Exploring the global landscape of genetic variation in coagulation factor XI deficiency

Rosanna Asselta, Elvezia Maria Paraboschi, Valeria Rimoldi, Marzia Menegatti, Flora Peyvandi, Ophira Salomon and Stefano Duga

Key points

  • Exome-data analysis revealed that FXI deficiency is from two to twenty times more frequent than expected in most populations.

  • Exome-data analysis evidenced novel recurrent and ethnic-specific mutations other than the well-known type-II and type-III defects.


Factor XI (FXI) deficiency is an autosomal bleeding disorder, usually post trauma or surgery, characterized by reduced levels of coagulation FXI in plasma. The disease is highly prevalent in Ashkenazi Jews (heterozygote frequency ~9%), whereas it is considered a rare condition in most populations (prevalence of the severe deficiency: 1:106 in Caucasians). So far, >190 causative mutations have been identified throughout the F11 gene. To have a global landscape of genetic variation of F11, we explored publicly-available exome-based data obtained from >60,000 individuals belonging to different ethnicities (Exome Aggregation Consortium resource). This analysis revealed profound differences in heterozygote frequencies among populations [African allele frequency (AF)=0.0016; East-Asian AF=0.0045; European AF=0.0036; Finnish AF=0.00030; Latino AF=0.0021; South-Asian AF=0.0015], and a prevalence significantly higher than that reported so far (e.g. the calculated prevalence of the severe deficiency in Europeans would be: 12.9 in 106). In addition, this analysis allowed us to evidence recurrent and ethnic-specific mutations: i) p.Phe223Leu in Africans (23.5% of all mutated alleles), p.Gln263X and p.Leu424CysfsX in East Asians (28.2 and 20.5%, respectively), and p.Ala412Thr in Latinos (25%).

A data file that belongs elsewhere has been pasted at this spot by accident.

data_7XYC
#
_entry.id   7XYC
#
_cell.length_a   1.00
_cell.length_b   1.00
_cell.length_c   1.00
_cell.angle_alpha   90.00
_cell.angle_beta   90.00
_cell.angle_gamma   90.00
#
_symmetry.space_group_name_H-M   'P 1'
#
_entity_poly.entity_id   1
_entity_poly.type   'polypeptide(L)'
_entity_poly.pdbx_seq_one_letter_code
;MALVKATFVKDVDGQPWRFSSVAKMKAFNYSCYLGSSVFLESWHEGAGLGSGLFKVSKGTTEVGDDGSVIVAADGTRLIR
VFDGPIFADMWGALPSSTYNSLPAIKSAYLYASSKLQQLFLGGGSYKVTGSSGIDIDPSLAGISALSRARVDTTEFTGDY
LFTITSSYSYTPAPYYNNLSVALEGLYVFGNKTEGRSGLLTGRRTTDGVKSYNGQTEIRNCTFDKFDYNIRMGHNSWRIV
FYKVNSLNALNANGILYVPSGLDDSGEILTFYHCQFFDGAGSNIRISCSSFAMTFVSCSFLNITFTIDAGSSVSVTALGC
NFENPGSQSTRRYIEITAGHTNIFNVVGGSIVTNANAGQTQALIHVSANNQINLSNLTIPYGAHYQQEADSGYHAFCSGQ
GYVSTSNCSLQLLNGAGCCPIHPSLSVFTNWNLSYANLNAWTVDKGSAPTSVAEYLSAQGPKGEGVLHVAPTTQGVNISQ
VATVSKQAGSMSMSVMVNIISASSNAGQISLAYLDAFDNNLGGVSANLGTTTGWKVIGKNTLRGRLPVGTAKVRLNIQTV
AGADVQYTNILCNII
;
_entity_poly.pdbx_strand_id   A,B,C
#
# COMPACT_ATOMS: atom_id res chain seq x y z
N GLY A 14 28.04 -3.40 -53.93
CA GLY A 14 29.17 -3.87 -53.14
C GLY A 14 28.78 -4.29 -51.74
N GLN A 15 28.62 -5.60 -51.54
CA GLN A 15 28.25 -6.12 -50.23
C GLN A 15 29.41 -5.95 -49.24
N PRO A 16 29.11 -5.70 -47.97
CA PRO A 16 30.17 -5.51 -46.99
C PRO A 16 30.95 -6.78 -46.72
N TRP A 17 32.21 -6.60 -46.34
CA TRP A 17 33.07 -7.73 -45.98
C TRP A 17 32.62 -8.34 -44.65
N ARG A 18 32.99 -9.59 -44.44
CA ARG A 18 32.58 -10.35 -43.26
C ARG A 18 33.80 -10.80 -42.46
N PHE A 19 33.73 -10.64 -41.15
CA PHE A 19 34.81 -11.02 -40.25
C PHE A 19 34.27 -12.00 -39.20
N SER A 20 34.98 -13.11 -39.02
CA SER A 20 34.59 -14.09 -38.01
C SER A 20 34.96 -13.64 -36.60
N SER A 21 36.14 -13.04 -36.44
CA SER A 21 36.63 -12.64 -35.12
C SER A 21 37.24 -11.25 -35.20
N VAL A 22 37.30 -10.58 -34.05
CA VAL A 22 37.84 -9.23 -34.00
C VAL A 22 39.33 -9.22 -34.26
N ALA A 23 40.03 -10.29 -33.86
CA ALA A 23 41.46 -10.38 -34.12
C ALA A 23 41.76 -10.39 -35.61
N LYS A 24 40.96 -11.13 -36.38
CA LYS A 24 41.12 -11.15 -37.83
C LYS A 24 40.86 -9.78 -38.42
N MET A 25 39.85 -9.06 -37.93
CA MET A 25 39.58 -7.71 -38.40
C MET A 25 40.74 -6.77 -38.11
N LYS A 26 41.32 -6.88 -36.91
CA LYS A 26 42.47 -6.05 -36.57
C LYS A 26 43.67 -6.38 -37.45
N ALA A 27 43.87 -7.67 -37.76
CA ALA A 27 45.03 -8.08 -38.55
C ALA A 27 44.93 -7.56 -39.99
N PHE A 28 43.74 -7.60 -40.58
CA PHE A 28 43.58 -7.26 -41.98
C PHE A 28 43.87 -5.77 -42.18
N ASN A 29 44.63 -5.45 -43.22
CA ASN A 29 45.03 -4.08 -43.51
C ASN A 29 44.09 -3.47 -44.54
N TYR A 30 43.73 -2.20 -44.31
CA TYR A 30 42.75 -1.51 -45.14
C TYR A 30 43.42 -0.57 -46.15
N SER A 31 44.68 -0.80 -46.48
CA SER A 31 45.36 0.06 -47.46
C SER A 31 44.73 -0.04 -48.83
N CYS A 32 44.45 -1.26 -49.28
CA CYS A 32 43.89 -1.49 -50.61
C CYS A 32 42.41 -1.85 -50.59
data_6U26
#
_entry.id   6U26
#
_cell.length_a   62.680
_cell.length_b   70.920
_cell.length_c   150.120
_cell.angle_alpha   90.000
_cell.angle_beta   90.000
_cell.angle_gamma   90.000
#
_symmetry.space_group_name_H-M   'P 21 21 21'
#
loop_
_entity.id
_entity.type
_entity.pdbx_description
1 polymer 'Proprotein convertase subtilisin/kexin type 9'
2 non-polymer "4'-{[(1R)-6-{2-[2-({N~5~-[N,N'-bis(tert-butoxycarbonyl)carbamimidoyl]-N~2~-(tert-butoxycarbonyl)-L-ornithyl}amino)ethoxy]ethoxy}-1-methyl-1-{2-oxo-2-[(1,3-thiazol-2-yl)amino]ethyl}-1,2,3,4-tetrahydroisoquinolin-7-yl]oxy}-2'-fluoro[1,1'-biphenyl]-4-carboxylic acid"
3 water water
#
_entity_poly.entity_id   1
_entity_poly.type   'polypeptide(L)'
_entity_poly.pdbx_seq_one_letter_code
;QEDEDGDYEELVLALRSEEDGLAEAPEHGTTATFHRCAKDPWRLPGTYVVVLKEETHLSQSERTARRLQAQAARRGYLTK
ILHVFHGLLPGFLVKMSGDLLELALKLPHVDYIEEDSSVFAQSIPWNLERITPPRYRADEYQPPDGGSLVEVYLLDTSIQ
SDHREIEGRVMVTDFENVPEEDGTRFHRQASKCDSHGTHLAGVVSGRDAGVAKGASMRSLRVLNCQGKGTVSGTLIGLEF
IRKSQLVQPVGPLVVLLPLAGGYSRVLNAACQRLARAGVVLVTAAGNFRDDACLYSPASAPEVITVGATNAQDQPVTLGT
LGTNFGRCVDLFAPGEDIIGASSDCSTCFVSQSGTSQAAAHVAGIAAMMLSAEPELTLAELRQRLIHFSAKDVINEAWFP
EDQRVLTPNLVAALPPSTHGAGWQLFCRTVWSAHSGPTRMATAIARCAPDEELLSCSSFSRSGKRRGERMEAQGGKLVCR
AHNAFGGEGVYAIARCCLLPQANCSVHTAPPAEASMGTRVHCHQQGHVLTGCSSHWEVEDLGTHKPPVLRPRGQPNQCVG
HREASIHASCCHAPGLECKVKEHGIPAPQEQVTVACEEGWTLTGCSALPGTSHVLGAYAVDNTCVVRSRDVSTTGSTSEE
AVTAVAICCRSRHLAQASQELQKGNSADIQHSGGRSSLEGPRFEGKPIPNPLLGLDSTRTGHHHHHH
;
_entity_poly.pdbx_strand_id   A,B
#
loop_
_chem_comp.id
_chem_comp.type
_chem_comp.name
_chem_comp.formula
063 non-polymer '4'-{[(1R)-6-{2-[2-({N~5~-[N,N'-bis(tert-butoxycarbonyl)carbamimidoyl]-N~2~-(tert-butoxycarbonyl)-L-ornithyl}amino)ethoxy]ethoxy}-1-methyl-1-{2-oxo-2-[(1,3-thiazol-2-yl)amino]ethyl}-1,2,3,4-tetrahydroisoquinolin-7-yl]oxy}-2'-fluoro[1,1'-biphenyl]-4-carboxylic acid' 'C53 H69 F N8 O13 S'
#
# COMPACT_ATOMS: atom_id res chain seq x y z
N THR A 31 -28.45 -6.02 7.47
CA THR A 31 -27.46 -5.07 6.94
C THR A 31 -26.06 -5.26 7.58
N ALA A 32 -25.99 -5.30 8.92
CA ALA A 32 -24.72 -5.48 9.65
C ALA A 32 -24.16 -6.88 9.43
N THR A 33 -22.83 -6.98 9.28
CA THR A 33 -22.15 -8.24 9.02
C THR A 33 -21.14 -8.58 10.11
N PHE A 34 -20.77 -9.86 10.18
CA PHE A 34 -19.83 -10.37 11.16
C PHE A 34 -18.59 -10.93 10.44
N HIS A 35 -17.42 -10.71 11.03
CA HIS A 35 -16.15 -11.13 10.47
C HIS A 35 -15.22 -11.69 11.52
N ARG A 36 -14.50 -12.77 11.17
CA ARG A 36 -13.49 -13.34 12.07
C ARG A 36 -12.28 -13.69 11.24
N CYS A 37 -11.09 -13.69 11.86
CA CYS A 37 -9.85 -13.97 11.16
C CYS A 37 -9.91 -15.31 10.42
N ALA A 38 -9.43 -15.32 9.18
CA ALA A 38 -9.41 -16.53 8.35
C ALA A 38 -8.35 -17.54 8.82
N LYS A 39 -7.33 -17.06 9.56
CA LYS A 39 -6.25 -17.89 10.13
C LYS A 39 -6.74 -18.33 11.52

• Submitted April 18, 2017.
  • Accepted June 12, 2017.